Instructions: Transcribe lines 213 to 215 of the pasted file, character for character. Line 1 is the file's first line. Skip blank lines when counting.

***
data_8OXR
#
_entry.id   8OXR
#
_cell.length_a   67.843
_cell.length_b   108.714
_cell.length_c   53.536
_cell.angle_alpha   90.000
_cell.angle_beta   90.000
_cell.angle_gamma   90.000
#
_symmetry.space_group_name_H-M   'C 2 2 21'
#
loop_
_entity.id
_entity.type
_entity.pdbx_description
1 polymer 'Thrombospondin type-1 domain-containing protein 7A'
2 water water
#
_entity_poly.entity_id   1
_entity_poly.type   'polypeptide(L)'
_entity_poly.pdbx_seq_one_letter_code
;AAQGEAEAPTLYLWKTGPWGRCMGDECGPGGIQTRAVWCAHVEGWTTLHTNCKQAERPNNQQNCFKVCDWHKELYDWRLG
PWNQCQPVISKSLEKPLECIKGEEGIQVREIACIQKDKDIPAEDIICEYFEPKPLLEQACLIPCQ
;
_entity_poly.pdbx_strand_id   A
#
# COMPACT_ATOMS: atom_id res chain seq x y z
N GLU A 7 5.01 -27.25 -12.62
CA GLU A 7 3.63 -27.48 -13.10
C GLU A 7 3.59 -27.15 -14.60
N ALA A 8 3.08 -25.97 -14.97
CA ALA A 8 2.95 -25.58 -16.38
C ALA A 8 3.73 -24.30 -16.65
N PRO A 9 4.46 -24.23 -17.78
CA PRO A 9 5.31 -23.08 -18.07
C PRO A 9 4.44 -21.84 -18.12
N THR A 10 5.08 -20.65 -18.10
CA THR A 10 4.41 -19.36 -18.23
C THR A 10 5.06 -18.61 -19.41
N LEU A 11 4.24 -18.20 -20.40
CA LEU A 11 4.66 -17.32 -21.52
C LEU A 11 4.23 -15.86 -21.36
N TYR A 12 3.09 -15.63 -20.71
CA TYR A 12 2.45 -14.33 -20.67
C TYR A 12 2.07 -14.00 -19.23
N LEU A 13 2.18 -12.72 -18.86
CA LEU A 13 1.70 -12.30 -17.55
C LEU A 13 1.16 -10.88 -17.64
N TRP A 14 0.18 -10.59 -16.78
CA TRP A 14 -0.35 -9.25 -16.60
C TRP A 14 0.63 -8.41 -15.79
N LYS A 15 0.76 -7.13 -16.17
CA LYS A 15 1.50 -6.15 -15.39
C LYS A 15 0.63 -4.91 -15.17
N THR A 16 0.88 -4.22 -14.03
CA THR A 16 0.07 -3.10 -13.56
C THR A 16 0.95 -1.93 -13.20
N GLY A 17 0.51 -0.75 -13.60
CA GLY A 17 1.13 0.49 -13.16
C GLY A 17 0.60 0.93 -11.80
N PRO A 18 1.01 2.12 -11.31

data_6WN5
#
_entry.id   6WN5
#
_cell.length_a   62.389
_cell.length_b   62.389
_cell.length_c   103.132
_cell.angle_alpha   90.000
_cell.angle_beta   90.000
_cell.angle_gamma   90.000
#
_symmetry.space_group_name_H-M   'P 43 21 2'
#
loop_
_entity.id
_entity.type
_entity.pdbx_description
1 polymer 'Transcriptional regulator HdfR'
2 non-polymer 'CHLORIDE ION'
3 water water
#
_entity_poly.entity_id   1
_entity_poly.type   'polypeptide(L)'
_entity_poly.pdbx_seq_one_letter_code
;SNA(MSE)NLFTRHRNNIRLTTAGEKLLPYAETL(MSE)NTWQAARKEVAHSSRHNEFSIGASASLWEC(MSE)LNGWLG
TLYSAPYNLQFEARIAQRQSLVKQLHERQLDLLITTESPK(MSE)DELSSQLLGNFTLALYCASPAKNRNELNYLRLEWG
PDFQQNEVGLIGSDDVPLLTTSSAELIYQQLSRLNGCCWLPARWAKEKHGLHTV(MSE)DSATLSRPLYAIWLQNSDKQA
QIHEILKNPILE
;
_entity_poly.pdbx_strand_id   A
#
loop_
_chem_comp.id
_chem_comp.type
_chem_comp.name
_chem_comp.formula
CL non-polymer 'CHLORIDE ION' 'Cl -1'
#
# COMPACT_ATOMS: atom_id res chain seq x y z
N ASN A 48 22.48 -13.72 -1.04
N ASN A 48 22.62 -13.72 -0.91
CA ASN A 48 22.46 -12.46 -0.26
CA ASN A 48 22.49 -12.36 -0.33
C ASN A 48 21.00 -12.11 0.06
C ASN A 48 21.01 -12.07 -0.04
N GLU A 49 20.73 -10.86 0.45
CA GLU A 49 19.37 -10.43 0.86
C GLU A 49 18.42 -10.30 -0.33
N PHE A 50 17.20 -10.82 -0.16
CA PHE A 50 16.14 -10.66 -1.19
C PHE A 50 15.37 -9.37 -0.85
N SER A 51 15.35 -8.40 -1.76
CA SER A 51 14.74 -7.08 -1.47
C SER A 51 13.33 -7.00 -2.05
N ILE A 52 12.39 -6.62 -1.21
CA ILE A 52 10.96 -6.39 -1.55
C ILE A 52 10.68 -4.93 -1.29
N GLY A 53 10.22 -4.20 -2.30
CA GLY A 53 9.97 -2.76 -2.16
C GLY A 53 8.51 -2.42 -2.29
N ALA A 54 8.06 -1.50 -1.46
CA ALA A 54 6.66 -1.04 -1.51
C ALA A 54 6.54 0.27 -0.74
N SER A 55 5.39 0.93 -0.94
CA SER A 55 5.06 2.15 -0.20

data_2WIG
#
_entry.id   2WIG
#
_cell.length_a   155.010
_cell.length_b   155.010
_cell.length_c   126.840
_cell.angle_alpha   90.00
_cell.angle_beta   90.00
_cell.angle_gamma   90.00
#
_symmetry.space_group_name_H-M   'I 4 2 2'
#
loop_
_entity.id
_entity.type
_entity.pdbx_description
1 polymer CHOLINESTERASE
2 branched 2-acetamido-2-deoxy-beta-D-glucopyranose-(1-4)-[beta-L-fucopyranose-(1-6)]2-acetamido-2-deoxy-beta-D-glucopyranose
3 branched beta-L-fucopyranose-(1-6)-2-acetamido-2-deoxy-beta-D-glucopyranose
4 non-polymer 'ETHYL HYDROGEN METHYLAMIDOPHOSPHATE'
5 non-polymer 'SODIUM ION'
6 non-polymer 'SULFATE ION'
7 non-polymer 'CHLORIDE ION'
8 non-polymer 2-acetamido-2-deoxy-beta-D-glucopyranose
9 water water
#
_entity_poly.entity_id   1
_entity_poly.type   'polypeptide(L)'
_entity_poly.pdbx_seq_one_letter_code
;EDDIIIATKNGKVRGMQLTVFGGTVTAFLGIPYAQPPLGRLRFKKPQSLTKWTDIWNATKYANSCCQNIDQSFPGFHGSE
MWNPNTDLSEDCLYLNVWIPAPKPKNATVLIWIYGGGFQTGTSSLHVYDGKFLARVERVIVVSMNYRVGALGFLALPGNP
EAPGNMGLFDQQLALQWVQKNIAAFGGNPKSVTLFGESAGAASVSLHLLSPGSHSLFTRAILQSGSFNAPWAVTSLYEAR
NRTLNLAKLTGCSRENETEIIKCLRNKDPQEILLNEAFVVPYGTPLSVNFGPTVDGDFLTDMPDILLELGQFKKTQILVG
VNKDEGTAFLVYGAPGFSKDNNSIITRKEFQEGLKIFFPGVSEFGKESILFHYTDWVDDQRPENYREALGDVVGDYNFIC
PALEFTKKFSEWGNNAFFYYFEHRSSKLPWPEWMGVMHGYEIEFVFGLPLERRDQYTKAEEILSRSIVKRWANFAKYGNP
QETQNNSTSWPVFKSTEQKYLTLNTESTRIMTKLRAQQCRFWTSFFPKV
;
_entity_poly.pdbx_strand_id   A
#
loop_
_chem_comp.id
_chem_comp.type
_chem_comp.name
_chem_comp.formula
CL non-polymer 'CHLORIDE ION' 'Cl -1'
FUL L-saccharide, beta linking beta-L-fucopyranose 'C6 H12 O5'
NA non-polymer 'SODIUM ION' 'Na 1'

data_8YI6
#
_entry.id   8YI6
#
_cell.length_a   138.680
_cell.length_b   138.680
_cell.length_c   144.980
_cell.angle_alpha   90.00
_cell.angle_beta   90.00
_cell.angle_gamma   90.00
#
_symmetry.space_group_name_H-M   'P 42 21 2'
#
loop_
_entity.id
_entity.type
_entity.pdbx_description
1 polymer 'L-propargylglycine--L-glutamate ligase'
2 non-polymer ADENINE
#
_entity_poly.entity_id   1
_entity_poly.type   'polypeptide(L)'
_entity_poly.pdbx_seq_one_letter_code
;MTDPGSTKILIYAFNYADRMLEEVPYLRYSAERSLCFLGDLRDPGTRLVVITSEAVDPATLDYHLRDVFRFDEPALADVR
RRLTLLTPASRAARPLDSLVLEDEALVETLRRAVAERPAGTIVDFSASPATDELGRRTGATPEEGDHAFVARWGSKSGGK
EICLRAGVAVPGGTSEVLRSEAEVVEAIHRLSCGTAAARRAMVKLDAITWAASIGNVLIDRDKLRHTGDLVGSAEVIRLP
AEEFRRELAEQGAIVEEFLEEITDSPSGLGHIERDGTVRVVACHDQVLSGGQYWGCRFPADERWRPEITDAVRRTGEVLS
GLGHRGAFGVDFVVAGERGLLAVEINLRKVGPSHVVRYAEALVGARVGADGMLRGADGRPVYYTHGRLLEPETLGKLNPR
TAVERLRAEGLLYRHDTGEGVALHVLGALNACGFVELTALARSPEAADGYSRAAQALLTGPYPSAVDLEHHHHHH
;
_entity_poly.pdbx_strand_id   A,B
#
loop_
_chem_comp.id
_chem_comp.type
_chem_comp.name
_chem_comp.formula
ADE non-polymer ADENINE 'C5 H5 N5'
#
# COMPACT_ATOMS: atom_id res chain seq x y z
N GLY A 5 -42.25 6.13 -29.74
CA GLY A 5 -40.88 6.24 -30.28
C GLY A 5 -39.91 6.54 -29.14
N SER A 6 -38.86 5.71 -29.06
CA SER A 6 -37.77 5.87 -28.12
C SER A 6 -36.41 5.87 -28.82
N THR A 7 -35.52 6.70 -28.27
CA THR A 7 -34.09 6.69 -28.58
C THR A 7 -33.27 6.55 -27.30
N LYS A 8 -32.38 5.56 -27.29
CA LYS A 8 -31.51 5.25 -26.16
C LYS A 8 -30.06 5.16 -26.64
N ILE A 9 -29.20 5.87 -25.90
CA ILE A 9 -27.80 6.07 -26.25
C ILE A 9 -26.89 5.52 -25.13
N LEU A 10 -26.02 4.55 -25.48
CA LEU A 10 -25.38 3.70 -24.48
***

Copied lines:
_chem_comp.formula
ADE non-polymer ADENINE 'C5 H5 N5'
#